2012_1109AB

Polymer Clay Silverware Textured Beads

November 10, 2012 , In: General
0

I’ve been on a bead making rampage these days! In between the critter
making and the pony sanding, I’ve been squeezing in a few new ideas. So today I thought I’d share the process of my latest ones with you: silverware textured beads.

I
chose three different fancy handled knives for this project. I got
these at Goodwill——you never what neat textures you’ll find when digging
through the silverware bins there!

I
used a two-part molding compound to make the impressions and for these I
kept the sides fairly low since I wasn’t going to be casting beads with
them——just texturing.

And here they are all cured. I just love this stuff——it sets up so fast and there’s no need for any mold release!

Next
I shaped my bead cores in polymer clay, making them a little smaller
than I wanted the final beads to be. I baked them in the oven for 15
minutes just to set the clay.

After cooling, I coated each bead with a very small amount of liquid clay and wrapped them in thin sheets of polymer clay.

And
then I rolled and pressed each bead into the mold to apply the
texture——having the baked core enabled me to get good detail without
misshaping the bead. I put each bead on a wooden toothpick, so I wouldn’t have to use my fingers to press the beads into the mold.

And
here’s how they looked after texturing. I baked them for an hour for
the final curing and after cooling I gave each bead a wash of acrylic
paint to bring out the details.

All
finished! There are so many different ways and different textures you
could use to make these beads——try it out and have fun!!

Rebekah

Rebekah Payne

Rebekah Payne is the designer and creator behind Tree Wings Studio. What started out as just a few beads for her own jewelry creations quickly grew into more than a hobby and she now spends every spare moment busy in her studio crafting beads for jewelry designers around the world… and the occasional piece of jewelry for herself. She loves fine details, rustic charm, earthy hues, and all things textural. These days her medium of choice is polymer clay, but she also dabbles in wire-working and uses various fibers and leather.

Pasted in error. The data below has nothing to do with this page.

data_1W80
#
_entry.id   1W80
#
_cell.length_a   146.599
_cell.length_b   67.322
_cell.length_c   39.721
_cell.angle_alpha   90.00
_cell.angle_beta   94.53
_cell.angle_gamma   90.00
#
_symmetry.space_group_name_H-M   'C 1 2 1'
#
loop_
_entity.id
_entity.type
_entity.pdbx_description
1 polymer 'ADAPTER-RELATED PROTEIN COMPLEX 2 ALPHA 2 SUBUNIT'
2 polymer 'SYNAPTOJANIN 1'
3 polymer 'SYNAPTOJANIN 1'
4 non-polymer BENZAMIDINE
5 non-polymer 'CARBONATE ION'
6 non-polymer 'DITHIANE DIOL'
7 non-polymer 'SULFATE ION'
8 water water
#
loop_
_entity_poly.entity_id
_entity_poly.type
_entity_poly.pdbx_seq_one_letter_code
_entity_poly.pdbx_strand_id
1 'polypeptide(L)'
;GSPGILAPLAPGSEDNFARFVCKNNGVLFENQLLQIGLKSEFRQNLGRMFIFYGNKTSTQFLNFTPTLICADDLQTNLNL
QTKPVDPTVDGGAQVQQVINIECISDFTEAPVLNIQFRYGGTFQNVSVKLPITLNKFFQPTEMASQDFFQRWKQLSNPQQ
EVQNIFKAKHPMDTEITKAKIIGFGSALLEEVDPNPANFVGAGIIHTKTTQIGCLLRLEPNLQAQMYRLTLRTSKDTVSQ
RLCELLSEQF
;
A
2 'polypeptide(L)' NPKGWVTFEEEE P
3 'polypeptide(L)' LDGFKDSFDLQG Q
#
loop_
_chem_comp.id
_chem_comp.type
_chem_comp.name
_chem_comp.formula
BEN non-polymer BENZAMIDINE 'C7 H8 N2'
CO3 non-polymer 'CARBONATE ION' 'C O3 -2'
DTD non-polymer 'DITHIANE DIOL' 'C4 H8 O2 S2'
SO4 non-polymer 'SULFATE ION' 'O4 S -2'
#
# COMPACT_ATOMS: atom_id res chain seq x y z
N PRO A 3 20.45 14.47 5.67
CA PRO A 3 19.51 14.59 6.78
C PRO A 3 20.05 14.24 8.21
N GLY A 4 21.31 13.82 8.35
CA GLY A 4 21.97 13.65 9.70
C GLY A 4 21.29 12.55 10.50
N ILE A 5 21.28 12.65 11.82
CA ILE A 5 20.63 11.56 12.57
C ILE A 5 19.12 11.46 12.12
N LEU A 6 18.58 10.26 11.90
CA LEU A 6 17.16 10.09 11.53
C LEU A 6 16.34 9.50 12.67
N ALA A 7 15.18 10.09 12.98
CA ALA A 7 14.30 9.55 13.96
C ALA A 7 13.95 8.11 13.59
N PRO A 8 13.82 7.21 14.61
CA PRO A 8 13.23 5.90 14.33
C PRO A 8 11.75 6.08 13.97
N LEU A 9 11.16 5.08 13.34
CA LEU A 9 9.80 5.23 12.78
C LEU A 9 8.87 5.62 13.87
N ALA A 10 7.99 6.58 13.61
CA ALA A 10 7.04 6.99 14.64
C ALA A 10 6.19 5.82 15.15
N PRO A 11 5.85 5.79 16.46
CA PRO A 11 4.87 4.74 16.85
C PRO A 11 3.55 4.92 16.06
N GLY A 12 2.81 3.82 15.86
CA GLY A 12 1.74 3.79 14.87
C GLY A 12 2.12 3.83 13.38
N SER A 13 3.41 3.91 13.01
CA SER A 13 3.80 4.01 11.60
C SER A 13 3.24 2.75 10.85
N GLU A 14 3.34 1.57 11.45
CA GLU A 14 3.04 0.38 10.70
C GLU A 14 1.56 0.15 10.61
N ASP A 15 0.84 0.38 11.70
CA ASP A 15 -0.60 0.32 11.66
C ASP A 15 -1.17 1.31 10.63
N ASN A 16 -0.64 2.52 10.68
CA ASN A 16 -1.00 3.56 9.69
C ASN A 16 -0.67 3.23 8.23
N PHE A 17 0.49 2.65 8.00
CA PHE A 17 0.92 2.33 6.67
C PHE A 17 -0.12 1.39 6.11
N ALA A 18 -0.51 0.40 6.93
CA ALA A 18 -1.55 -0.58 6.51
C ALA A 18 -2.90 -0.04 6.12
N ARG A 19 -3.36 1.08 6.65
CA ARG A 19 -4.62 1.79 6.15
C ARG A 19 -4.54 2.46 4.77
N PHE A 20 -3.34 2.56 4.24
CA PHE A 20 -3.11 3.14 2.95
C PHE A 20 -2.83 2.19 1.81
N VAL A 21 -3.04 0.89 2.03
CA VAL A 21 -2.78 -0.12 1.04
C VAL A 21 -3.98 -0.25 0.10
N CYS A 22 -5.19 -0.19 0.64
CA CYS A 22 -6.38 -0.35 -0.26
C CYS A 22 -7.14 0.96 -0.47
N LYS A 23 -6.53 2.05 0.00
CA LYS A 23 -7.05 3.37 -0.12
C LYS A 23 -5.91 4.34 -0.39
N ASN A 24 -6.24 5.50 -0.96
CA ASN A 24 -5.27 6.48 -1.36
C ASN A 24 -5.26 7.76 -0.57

1. Reply

    Some people are just so darned clever! Great technique … and work! Thanks for sharing it. 🙂

  2. Reply

    Ok, that's just seriously cool. Thank you so much for showing the process. I might have figured out most of it, but the liquid clay part and the thin sheet would have escaped me. I'm going to totally guess and say the reason you did that was so you could roll the bead in the texture, without destroying the shape of the bead…would that be right? Your final look is just fab!

    • Reply

      Yes, that's it Shirley! There's nothing worse than smushing beads when trying to texture them!

  3. Reply

    What a great idea and what gorgeous beads you created as a result Rebekah. I'm going to be scouting around for silverware for my metal clay work for sure now – thanks for the tip.

    • Terri
    • November 10, 2012
    Reply

    Fabulous creations!!!

    • Kathy
    • November 10, 2012
    Reply

    Great idea! So creative!

  4. Reply

    Very cool! Great post and thanks for sharing!

    • Gale
    • November 10, 2012
    Reply

    I've always loved silverware textures, and it's ingenious how you've transferred all that over to another medium. You're coloring really does bring out the details, too. Thanks for sharing. (Now I have to find out what a "two part molding compound" is….)

    • Reply

      I get my molding compound from firemountiangems.com — search H202244BS… and have fun! Once you start making molds, you'll find it's very, very hard to stop! 😉